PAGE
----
Tip states are synced via iCloud to ensure that a tip already seen on an iPhone won’t appear on an iPad, provided the feature is the same across both devices.

TipKit isn’t included in the developer iOS 17 beta but will arrive at a later point.

Guidelines for in-app tips

Apple's slide listing good practices for in-app tips
Examples of good in-app tips | Image: Apple

A good tip should be actionable, instructional and easy to remember. In iOS 17, FaceTime may show you a tip about triggering reactions with hand gestures.

In Photos, a tip may suggest adding a looping effect to a Live Photo. In Messages, you may see a tip about sending quick responses via the Tapback feature.

Apple’s developers can leverage the TipKit framework to create delightful tips in their apps across the iPhone, iPad, Mac, Apple TV and Apple Watch.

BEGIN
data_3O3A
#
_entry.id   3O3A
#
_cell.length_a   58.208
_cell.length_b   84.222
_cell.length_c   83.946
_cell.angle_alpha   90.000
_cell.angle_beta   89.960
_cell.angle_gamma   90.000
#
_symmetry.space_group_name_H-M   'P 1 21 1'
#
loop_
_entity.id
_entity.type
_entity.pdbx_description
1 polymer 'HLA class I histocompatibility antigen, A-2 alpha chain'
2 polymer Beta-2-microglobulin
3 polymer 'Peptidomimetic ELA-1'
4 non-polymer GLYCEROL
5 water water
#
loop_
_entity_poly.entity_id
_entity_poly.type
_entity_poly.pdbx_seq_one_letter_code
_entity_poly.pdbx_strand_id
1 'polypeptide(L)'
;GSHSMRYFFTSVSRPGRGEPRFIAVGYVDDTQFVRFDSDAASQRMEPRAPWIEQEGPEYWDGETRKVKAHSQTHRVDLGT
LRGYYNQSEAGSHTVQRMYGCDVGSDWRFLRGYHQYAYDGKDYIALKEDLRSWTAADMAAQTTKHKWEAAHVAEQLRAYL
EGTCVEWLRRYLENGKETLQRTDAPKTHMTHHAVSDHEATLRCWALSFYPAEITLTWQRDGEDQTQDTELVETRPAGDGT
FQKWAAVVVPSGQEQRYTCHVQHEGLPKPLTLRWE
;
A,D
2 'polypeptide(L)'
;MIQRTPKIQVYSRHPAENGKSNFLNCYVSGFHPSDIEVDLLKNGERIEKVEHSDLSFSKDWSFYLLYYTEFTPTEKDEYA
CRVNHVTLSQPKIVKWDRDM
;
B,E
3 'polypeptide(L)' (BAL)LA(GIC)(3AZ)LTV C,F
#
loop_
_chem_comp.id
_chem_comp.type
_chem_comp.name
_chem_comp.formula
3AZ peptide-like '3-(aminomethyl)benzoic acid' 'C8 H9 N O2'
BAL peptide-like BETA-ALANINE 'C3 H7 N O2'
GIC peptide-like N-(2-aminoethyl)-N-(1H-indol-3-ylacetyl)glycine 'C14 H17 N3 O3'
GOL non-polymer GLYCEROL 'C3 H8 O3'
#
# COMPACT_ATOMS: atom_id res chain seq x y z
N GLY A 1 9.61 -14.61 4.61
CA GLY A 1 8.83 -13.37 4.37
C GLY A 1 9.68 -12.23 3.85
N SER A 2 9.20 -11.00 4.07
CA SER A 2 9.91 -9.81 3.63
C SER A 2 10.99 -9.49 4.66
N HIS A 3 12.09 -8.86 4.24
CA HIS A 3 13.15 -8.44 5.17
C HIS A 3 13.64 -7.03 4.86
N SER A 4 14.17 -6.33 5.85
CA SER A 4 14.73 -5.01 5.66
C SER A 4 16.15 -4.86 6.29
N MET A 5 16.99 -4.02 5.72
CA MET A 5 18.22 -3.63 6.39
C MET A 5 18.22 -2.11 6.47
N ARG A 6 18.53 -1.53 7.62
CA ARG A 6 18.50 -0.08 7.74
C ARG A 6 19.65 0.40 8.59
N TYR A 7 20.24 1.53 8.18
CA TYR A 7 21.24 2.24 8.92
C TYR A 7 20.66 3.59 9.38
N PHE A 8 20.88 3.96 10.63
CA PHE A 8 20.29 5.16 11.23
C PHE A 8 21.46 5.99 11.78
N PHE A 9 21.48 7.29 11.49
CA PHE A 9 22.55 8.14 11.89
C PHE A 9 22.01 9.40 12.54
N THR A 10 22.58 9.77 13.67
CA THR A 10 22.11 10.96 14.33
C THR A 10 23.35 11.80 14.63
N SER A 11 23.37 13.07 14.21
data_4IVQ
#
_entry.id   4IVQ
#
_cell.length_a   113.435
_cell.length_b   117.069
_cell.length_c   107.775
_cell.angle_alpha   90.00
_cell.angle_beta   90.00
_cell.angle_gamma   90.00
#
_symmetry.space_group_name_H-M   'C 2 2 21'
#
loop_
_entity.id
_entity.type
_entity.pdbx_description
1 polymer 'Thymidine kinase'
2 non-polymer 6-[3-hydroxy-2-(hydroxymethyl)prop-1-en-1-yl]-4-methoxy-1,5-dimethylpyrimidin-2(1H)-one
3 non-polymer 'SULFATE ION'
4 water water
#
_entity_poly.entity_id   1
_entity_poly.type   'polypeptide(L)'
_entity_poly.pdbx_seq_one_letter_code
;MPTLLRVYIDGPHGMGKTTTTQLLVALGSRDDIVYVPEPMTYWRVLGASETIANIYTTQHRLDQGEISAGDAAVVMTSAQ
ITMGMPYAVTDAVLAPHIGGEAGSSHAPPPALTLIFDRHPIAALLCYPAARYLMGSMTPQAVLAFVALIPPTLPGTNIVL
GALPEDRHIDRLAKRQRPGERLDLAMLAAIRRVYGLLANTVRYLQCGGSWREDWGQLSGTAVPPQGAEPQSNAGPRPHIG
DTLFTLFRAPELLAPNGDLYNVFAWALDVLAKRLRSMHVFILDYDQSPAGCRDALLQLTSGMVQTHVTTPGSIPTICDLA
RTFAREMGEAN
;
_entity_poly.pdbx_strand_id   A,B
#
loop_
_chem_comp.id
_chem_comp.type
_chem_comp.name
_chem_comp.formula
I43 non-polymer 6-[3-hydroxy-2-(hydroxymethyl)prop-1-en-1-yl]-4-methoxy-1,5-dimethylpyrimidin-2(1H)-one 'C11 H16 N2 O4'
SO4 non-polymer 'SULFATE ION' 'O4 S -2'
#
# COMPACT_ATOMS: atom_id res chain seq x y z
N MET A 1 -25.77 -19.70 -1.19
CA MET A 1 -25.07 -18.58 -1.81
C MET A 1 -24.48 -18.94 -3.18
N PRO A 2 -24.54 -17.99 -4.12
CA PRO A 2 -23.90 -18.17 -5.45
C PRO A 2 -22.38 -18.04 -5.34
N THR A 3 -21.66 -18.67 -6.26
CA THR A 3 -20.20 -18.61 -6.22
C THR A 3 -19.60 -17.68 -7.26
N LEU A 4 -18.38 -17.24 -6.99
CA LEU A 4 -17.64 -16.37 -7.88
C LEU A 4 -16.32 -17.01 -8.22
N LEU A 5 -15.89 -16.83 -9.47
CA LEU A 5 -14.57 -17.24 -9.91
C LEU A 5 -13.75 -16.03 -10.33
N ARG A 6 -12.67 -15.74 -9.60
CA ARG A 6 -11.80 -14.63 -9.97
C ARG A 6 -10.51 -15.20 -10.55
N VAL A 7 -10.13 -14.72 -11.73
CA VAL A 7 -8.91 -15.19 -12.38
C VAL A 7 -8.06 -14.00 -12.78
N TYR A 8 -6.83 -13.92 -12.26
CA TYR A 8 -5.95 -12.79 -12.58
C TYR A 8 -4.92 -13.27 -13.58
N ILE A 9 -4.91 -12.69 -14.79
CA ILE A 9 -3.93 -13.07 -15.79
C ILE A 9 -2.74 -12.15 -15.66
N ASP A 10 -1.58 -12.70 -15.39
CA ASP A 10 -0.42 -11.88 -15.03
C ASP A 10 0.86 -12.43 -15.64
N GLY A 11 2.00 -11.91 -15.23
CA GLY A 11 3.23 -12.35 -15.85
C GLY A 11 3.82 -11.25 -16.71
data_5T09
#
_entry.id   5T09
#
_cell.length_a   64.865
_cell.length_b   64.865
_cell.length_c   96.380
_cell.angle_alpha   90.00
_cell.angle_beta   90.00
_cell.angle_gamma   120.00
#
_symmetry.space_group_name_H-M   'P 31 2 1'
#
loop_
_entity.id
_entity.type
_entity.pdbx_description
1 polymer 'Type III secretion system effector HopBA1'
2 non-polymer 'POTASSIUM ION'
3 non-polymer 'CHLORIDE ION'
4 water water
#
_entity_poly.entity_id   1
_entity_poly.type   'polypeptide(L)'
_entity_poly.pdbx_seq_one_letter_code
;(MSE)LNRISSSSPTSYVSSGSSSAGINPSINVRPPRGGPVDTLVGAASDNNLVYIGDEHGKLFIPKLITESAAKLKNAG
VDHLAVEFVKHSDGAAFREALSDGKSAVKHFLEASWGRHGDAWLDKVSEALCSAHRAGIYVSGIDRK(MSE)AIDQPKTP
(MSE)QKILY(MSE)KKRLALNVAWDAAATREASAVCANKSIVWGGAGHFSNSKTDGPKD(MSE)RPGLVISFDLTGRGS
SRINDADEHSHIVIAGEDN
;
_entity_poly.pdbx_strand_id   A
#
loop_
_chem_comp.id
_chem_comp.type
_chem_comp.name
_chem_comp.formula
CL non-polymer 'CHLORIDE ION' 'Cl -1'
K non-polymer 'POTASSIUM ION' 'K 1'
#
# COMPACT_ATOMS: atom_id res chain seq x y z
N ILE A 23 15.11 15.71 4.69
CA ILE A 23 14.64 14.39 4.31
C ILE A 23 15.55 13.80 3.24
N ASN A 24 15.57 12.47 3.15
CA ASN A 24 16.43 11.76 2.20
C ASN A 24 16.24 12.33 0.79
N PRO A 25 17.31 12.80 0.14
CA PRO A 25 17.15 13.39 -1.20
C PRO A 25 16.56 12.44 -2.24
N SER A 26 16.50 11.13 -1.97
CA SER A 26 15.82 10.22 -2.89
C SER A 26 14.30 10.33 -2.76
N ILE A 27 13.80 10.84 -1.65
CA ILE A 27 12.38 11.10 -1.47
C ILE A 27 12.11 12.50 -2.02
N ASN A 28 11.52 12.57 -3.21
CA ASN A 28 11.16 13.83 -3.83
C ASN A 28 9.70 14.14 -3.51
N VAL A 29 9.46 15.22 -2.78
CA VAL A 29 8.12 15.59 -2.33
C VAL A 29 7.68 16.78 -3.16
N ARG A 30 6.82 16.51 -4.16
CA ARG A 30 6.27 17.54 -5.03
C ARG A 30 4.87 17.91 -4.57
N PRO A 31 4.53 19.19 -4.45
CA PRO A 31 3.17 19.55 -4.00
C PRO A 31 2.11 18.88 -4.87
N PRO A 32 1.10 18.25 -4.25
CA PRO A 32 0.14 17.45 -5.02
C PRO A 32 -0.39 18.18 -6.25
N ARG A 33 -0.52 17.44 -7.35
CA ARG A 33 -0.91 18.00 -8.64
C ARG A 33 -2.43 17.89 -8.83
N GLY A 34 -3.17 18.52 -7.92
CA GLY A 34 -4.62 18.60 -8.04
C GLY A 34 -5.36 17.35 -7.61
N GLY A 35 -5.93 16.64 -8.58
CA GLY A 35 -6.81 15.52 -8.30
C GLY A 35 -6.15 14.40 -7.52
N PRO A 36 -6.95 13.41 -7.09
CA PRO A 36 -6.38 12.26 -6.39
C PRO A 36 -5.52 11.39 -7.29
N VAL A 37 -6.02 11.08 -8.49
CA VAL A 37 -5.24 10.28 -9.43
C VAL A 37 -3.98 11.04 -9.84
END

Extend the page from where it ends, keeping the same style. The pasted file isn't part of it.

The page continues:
Examples of good tips

FaceTime on Apple TV

FaceTime on Apple TV showing a tip about background blurring
Tips on Apple TV can only be shown in the popover view | Image: Apple

In one of the examples that Apple provides, the FaceTime app on tvOS may pop up a tip to inform the user that they can blur their background.

Workout on Apple Watch

Apple Watch running the Workout app which shows a tip at the top about starting a workout
TipKit is also available in Apple Watch apps | Image: Apple

On the Apple Watch with watchOS 10, as another example, a tip about setting up a workout might pop up at the top of Apple’s Workout app.

Messages on iPhone